Money Can't Buy Me Love? Re-Evaluating Gender, Credit and Empowerment in Rural Bangladesh

What are the insights gained from participatory evaluations?

The paper addresses the effectiveness of credit in addressing the needs and priorities of the poor and women's empowerment and uses evaluation data from the Small Enterprise Development Project (SEDP) to calibrate other methods.

It sees that there are conflicting - both positive and negative - evaluations of the impacts of the same projects. The paper examines Bangladeshi examples of the effect of credit which indicate that:

  • Conflicting views on the effectiveness of credit are not primarily empirical conflicts;
  • Evaluations are based on differing models of power in the context of gender relations;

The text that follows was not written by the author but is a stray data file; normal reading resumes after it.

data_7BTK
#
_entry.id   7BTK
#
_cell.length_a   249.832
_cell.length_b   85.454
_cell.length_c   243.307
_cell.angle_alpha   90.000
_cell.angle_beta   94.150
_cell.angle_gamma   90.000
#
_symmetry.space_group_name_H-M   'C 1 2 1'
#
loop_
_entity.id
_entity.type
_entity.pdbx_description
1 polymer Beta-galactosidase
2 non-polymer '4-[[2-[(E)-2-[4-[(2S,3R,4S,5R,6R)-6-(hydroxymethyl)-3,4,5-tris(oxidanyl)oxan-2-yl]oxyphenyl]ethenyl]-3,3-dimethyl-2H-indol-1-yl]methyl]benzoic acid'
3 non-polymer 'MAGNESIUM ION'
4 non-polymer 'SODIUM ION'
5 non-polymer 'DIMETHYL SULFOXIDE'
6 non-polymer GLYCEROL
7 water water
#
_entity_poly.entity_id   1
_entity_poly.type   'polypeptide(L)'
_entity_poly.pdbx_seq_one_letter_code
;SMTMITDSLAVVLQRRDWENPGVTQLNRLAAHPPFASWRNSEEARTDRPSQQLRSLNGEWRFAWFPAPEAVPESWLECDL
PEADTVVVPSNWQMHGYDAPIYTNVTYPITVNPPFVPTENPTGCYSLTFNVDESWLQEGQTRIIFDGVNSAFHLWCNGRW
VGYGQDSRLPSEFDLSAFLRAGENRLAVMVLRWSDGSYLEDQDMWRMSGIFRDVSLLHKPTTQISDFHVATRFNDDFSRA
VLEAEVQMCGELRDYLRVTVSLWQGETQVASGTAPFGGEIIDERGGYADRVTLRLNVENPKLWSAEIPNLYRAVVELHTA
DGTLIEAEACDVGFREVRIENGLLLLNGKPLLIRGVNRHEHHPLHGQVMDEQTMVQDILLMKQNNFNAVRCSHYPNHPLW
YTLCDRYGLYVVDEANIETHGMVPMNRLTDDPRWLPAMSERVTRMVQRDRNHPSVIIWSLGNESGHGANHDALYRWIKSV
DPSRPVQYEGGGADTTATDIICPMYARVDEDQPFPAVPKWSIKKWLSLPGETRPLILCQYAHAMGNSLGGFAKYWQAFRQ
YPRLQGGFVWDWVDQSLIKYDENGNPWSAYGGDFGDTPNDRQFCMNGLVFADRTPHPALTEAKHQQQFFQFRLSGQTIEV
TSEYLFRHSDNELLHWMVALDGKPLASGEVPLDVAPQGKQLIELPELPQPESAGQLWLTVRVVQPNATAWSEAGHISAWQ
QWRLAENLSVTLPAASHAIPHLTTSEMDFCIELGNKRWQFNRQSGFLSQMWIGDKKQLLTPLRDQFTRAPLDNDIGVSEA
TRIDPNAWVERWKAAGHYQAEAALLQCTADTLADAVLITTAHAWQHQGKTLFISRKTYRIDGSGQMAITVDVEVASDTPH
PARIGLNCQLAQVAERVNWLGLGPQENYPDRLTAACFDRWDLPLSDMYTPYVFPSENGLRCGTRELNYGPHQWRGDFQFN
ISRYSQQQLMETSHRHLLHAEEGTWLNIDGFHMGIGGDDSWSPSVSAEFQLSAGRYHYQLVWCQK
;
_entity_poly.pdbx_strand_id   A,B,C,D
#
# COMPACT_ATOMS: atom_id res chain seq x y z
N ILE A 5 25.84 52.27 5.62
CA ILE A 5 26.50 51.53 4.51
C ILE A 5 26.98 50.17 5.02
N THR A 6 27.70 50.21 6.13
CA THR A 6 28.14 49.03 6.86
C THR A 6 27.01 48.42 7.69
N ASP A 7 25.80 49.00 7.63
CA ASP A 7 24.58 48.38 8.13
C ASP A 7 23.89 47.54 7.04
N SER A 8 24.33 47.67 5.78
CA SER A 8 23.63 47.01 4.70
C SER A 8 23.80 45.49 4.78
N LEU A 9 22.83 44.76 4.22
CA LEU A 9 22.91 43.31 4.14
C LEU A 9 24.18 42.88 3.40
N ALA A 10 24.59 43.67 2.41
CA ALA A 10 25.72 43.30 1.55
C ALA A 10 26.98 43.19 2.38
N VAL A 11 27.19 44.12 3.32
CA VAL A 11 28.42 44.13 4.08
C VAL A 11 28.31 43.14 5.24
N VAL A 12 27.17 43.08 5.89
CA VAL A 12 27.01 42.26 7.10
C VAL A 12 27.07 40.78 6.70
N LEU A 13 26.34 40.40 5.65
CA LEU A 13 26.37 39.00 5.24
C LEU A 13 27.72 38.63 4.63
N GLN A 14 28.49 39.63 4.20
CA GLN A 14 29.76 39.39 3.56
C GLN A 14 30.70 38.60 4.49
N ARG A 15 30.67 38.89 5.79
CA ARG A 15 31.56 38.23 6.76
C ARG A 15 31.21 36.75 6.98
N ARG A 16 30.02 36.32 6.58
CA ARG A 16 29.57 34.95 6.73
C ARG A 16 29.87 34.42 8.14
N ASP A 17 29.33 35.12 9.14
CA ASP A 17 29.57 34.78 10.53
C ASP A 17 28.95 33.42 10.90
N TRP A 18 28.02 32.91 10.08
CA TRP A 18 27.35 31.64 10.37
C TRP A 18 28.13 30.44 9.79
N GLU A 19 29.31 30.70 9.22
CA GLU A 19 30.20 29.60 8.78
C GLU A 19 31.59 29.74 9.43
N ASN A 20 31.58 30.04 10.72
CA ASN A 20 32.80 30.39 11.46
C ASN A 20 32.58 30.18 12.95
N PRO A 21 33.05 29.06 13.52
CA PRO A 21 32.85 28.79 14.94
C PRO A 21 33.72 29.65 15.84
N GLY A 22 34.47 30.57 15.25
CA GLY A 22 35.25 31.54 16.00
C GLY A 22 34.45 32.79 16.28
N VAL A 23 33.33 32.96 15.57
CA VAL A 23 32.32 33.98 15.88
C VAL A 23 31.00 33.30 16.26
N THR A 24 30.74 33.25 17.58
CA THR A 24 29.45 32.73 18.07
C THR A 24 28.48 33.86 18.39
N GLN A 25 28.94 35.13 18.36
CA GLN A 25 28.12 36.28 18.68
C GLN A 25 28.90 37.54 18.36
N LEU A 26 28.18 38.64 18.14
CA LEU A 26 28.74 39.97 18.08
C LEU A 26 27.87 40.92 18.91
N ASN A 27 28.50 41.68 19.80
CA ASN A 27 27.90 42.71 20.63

• None of the evaluations have sought out the perspectives of the beneficiaries and participants - poor and rural women.

The paper reports on the participatory evaluation of the SEDP, notes how the findings differ when they are gathered from the viewpoint of women loanees and underlines findings which show that:

  • Empowerment is a multidimensional process of change and impact relates to the situation prior to the loan in terms of personal achievement, intra-household relations, community standing and financial control;
  • Qualitative outputs showed that the stress women placed on their own sense of enhanced self-worth was underplayed in previous evaluations while the point of individualized control over resources was overplayed;
  • Indicators of empowerment should be contextualized to local goals;
  • An automatic assumption of a direct correlation between empowerment and women's access to credit has to be ruled out. Empowerment should be seen as an expansion in the range of potential choices available to women;
  • Women are not a homogenous category and are a highly diverse group of individuals with distinct personal histories affected by wider social changes.

About this Publication

By Kabeer, N.